Eshita Puri, founder, Eurumme, says that more and more people are willing to experiment with their jewellery
As more and more people move towards sustainability, a lot of startups too are kicking off green initiatives. Delhi-based Eishita Puri, founder of Eurumme, recently launched the Metanoia collection and the jewellery has been made from waste cardboard.
Eurumme, which was set up in 2015, is best known for its handcrafted jewellery and the raw aesthetic designs. For Metanoia, Puri has infused purpose into a discarded piece of cardboard, by creating a piece of jewellery that is wearable and is also made from what would otherwise have been thrown away. The collection is a bold fusion of traditional and modern handcrafted jewellery with metal-plated cardboard motifs.
For her collection, Puri has taken inspiration from Mesopotamian jewellery that included metals like copper, gold and silver, along with gemstones. Likewise Metanoia is centered around metal colours like yellow gold, metallic silver, oxidised grey and copper rose gold.
What made her utilise cardboards is when she noticed just how many boxes and packages were being used and then discarded on a regular basis by stylists, curators, designers and others. She discovered a unique process wherein she took certain cardboard pieces of different thickness and then started experimenting by plating them with different metals to form gold, rose gold, silver and gunmetal pieces.
She tells us more about her interesting craft:
What is Metanoia all about?
Metanoia is a Greek word which literally means ‘to change one’s purpose’. Eurumme’s take on Metanoia is symbolic, that of taking a discarded piece of cardboard and creating jewellery out of it, thereby changing its purpose.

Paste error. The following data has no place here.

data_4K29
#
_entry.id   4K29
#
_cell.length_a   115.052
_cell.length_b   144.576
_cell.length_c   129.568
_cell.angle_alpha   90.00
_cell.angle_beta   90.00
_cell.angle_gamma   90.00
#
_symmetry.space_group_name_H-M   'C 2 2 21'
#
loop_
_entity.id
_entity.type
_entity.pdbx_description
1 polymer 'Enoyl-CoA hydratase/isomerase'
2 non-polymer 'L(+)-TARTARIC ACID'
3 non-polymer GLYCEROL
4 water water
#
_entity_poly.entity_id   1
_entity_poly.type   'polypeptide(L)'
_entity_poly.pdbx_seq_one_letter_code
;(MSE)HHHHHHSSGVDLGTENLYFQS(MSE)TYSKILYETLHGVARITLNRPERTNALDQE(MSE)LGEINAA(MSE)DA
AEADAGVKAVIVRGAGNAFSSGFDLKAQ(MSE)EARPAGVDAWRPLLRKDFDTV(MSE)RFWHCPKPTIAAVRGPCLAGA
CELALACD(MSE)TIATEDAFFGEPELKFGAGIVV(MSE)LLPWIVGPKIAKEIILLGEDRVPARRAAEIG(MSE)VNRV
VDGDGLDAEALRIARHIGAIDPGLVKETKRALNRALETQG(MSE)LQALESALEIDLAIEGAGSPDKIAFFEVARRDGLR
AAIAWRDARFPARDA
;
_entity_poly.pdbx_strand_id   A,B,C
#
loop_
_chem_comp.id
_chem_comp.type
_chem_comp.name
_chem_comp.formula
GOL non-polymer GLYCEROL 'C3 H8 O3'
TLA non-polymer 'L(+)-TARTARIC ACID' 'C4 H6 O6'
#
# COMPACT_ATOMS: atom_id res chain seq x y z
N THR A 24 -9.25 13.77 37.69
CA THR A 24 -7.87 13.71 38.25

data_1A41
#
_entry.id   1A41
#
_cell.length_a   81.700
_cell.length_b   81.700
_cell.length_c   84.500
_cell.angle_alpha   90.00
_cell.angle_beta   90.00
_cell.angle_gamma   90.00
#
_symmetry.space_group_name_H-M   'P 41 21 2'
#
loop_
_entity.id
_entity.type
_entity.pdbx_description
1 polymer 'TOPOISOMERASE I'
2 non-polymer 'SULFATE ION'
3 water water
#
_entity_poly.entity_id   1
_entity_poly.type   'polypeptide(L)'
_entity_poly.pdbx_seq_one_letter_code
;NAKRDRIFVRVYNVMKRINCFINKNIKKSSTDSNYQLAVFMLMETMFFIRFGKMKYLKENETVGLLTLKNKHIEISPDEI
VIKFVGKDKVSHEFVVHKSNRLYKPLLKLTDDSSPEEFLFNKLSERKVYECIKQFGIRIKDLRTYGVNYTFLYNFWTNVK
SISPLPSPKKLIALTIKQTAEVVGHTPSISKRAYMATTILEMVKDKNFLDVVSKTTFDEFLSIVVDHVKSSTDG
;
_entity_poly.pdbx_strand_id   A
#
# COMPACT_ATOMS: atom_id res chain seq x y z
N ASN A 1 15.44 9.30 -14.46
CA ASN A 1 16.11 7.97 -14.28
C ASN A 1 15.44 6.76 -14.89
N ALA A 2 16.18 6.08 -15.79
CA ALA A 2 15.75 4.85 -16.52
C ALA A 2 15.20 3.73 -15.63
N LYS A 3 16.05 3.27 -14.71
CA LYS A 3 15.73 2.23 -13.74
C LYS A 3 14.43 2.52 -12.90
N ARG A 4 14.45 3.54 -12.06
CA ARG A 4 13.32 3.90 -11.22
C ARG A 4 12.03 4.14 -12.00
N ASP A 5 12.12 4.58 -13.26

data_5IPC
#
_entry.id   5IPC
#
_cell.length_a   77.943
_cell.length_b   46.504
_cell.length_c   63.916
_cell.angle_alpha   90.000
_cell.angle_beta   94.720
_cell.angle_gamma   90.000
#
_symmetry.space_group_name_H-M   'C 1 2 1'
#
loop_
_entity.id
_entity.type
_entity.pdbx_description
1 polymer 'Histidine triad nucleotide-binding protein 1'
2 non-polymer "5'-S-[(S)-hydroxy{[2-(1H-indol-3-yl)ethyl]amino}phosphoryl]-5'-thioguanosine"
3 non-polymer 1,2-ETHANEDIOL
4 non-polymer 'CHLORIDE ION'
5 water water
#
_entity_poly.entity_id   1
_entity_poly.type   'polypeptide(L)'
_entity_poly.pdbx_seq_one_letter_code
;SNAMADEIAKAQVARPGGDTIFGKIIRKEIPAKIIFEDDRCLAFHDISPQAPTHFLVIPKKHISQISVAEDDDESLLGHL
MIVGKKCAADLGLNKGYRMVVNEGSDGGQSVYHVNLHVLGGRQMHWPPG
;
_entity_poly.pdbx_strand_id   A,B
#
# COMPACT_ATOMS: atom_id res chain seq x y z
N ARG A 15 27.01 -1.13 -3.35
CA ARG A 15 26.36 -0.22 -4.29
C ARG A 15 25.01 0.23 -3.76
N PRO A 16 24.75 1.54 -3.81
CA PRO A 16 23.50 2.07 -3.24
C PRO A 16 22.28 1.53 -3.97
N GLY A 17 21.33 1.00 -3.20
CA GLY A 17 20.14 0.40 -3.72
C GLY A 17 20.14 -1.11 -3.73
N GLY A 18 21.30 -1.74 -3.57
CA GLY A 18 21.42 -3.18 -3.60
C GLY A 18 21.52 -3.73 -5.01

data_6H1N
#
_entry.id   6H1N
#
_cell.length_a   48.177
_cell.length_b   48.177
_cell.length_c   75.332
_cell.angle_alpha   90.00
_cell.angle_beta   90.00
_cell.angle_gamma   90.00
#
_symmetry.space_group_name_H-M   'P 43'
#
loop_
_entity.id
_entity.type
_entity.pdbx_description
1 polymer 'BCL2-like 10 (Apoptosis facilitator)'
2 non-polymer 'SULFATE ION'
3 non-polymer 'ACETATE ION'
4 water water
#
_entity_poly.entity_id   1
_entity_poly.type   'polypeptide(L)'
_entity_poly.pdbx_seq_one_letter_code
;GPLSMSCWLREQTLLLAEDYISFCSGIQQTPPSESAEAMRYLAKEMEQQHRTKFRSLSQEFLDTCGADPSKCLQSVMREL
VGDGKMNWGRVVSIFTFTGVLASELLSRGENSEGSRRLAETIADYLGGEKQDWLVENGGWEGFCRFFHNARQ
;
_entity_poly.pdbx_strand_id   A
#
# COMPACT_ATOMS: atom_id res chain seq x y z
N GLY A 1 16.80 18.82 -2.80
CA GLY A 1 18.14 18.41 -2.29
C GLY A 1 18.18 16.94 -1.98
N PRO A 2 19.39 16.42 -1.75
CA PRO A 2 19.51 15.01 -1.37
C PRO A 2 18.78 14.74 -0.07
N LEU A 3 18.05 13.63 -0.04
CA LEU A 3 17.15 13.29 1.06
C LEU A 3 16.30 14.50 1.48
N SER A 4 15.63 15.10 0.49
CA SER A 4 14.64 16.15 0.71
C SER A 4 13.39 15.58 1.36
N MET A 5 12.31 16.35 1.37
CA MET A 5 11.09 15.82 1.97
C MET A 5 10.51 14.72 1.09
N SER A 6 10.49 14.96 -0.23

What inspired you to work on eco-friendly jewellery?
I am always trying to experiment with unconventional materials and concepts. I have worked with tree twigs and dried leaves before. I think it’s great to contribute towards sustainability in whatever way possible.
What were the initial challenges that the brand faced?
Initially, the challenge was whether people would be open to wearing upcycled materials!
What made you take inspiration from Mesopotamian jewellery?
Mesopotamia is referred to as the birthplace of human civilisation and the Mesopotamian people were very inventive. Jewellery made from cardboard is also a relatively inventive concept, so it was a natural link.
Since your launch in 2015, how much have your designs evolved?
We have constantly been experimenting with new materials and concepts, right from stones to metal, and leaves and twigs and now cardboard.
When it comes to eco-friendly jewellery do you see the market growing?
I think there’s certainly a market out there. People are willing to experiment with their jewellery, and it’s a great way to support upcycled, sustainable fashion.